2-12 List Part II: A More Thorough Explanation of My Favorite Games of 2019

Just a week and a half ago I shared my favorite games of 2019. You can scroll down a little bit to see the full list. For those who are too lazy to click/scroll, I’ll re-share here:

  • Sekiro: Shadows Die Twice
  • Tetris 99
  • Fire Emblem: Three Houses
  • The Outer Worlds
  • Death Stranding
  • Super Mario Maker 2
  • Steamworld Quest: Hand of Gilgamech
  • Dragon Quest Builders 2
  • Untitled Goose Game
  • River City Girls
  • Slay the Spire
  • Void Bastards
  • Crash Team Racing: Nitro Fueled

I loved every single one of these games. That being said, I didn’t really venture into the why or the what of it all. So I’m expanding a bit more on this list and breaking down these games into some more specific categories. I’m also touching on some more games that I left off of the list because I had to make a cut-off at some point. Anywho, here goes.

Games I Wish I had Played More of This Year

Outer Wilds, 2019

It’s not on my list but my first impressions of the game were quite strong (I left if off because it felt unfair to list this game without having played more than a few hours), and that game is Outer Wilds, not to be confused with The Outer Worlds. I need to give myself some time to venture back into this game, it deserves more of my time and attention.

Void Bastards, 2019

Another game I wish I had spent more time with this year is Void Bastards. That did make my list but I need to circle back because it’s a game that I was really enjoying and then set aside because I’m like a small child or puppy that is always distracted by the next thing in front of my nose. I also just want to note that Void Bastards has the most unique visual art style, done like an illustration/comic.

Games That Are Legitimately the Best Games of the Year for Me

Slay the Spire is one of the most amazing rogue-like card based games. It has a very seductive and dangerous game-play loop that will absolutely eat up hours of your life. I should admit, I have a problem (addiction?) to rogue-like/lite games. Don’t even get me started on how many hours The Binding of Isaac has taken from me.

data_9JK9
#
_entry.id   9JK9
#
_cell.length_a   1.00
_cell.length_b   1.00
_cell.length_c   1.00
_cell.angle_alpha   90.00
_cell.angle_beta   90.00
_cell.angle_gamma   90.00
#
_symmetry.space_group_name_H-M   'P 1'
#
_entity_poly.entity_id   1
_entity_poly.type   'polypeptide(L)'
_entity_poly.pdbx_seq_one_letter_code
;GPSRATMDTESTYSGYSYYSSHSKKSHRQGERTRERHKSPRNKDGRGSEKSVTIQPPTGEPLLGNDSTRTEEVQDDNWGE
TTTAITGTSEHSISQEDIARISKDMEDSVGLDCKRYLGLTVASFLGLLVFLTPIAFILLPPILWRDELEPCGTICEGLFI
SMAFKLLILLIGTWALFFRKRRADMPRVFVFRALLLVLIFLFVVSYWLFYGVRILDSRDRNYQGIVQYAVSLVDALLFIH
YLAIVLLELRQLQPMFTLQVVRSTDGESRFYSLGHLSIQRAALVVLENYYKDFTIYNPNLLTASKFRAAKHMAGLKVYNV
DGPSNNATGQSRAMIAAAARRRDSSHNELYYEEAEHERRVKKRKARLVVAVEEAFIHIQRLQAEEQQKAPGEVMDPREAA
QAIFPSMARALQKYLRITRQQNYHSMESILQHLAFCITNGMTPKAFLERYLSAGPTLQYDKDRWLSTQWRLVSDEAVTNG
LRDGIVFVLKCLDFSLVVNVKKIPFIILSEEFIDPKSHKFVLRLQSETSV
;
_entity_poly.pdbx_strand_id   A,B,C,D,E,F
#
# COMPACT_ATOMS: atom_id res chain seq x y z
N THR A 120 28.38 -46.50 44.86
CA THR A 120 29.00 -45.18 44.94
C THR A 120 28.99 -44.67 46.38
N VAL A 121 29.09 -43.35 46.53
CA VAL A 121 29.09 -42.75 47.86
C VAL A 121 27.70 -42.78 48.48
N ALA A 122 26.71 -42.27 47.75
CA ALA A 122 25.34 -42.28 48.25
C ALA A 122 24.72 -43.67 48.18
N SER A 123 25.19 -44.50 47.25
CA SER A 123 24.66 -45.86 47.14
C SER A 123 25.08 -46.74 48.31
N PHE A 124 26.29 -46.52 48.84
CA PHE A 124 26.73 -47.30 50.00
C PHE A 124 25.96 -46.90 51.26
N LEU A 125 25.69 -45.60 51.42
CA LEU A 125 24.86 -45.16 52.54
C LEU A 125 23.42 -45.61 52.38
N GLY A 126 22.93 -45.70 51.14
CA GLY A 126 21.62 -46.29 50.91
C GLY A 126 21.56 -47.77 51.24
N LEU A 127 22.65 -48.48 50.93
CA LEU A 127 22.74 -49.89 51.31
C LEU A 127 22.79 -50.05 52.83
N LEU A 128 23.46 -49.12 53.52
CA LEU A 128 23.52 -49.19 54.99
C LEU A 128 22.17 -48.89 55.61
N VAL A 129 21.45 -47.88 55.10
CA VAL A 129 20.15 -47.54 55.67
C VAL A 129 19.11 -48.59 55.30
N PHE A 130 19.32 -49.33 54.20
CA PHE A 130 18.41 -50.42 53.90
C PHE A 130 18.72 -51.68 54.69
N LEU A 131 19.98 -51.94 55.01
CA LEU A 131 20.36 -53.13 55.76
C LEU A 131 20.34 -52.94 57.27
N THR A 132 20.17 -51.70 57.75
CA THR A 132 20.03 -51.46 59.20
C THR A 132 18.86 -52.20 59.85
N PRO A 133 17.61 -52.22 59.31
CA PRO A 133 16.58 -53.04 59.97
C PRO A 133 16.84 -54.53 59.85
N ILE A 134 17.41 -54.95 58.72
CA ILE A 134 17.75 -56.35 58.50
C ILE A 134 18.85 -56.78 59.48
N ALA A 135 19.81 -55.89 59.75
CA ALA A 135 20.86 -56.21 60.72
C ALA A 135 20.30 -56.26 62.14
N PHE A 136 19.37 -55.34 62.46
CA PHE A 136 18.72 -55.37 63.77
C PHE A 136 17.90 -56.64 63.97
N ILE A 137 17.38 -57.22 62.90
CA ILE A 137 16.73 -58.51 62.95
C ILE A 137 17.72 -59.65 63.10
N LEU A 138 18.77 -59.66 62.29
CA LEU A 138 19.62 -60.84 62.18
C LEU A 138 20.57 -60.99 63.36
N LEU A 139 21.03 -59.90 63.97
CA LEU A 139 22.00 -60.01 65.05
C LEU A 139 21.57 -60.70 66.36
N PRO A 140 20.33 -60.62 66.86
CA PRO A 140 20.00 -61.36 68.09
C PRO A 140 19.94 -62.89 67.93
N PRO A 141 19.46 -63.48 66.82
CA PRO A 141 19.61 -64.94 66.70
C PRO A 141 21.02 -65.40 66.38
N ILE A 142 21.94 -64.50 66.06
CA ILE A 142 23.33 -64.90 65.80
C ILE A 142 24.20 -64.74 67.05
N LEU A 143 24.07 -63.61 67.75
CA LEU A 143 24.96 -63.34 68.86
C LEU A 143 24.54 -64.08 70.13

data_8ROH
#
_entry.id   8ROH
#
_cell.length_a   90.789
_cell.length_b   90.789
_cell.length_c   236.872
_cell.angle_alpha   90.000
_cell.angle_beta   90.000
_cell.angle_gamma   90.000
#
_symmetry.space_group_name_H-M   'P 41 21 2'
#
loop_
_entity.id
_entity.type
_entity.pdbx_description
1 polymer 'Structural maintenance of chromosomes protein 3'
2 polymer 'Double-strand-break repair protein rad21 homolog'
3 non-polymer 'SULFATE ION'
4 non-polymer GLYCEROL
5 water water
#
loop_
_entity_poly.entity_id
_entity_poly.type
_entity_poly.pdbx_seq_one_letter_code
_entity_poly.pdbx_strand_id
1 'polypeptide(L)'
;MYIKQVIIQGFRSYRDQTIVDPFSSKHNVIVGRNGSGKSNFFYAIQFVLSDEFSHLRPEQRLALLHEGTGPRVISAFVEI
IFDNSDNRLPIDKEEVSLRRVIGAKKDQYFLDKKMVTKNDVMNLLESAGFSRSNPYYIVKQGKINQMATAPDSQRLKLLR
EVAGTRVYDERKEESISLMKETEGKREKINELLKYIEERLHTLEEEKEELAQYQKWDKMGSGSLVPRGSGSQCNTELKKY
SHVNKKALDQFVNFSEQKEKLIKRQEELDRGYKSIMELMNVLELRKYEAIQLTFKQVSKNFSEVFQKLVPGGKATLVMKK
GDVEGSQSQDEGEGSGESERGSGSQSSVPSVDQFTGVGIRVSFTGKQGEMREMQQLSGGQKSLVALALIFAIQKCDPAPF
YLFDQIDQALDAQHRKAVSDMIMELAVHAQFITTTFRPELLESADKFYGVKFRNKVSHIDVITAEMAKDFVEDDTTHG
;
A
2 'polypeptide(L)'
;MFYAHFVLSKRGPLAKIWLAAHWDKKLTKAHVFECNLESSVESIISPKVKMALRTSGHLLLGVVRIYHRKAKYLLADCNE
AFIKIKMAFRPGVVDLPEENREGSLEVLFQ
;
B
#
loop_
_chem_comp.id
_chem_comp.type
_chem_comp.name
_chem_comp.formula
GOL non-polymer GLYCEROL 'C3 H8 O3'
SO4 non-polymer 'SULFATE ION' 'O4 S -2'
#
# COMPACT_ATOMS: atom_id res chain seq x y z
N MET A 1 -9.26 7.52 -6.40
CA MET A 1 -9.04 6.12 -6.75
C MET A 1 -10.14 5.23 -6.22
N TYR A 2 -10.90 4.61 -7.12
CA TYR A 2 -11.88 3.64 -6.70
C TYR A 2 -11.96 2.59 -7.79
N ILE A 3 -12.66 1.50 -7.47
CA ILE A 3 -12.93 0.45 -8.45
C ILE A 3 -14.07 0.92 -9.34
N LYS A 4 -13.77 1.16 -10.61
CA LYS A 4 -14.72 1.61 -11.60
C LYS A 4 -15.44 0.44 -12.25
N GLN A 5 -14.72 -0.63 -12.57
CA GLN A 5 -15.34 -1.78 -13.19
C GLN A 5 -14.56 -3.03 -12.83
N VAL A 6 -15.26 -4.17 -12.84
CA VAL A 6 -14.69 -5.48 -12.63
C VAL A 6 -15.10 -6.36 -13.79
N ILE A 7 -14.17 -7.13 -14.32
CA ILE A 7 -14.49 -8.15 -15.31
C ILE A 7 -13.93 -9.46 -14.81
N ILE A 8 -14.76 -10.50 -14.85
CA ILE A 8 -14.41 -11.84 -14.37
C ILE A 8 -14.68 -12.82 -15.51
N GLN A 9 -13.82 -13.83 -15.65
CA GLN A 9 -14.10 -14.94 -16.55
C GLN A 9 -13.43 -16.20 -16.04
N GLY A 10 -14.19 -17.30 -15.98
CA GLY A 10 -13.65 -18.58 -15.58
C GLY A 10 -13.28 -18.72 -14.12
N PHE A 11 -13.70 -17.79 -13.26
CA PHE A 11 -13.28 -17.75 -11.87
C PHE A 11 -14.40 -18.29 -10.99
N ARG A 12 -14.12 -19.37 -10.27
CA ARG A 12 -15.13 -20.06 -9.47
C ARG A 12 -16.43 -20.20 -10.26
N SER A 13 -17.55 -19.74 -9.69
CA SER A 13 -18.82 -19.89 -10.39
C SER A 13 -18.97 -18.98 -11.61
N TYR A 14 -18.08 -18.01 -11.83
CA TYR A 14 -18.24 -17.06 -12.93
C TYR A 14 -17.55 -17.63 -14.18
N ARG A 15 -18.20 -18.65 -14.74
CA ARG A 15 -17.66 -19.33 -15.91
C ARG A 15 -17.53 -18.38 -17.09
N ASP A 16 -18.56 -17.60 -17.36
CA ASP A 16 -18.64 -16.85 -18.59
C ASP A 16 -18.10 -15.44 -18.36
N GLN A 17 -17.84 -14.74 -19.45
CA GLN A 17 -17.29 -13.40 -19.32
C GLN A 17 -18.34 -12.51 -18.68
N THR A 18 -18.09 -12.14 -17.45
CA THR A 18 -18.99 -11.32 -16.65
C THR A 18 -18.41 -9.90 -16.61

But back to Slay the Spire. Just buy it and play it. If I could recommend a single game to a person that I know nothing about, it’s this game. It’s the type of game that pulls people into gaming even if they’re uninterested in gaming. It’s just that engaging. It’s also very approachable, the mechanics of the game are simple and easy to understand.

The other game that I would consider best game of the year is Super Mario Maker 2. This game is a delight to play whether you are someone who wants to create your own levels, or whether you want to just play an infinite number of levels created by strangers from around the world. If you’re into speedrunning or kaizo-mario (intentionally difficult masochistic levels), SMM2 has hours and hours of game-play to enjoy. There’s just so much variety and so much to consume, you’ll never be bored and there’s always something new being created.

Games I Should Have Added to My List from a Week Ago

Control, 2019

Control. Control should be on my list and if I’m being honest, it belongs in the Top 5. I’ll leave my list unedited but I really wish I had put this in my list because it’s such a weird and lovely game to be inside of. It’s like an episode of Fringe & X-Files with a dash of Twin Peaks, combine that with game-play that feels reminiscent of Prey & the Dishonored series, you have a recipe for one of the greatest games of 2019.

Blasphemous, 2019

How did I forget about Blasphemous. This is a gothic metroidvania side-scrolling “souls-like” platformer. It has this beautifully dark aesthetic and the combat feels good. It should also have been in my Top 5 but it somehow slipped my mind when I was making that list up a week ago. If you can find a way to play this game, do so, it’s time well spent and you will not regret the purchase.

It’s been a great year for gaming in 2019 and 2020 looks to be even better with Cyberpunk 2049, The Last of Us II, Final Fantasy VII, & Ghosts of Tsushima. Too many games, too little time, so much $$. Happy Gaming & Happy New Years!

2-11 List: You're the Best Around Decade Edition

Last week I shared my 2019 list of games that I feel are worthy of your attention and play-time. I wanted to look back a bit further and review the best games of the decade.

I’m reflecting on games that have fundamentally changed the gaming industry, culture, & community.

Also, this list may include games that I myself have not played or are fond of, yet still recognize are important and worthy of noting.

  • Dark Souls (2011)
  • The Elder Scrolls: Skyrim (2011)
  • The Last of Us (2013)
  • Grand Theft Auto V (2013)
  • The Witness (2016)
  • Pokemon Go (2016)
  • The Legend of Zelda: Breath of the Wild (2017)
  • Fornite (2017)
  • God of War (2018)
  • Death Stranding (2019)

I’m sure I’ve missed some and this list is far from comprehensive, I could easily expand it, but looking back at the decade in gaming, I think this list is pretty reflective of the state of gaming/play as we move into the next decade.

2-10 List: Best of the Best of the Best 2019 Edition

It’s that time of year where everyone shares their favorite games. Here is a list of games released in 2019 that I’ve enjoyed playing and think are worth your time.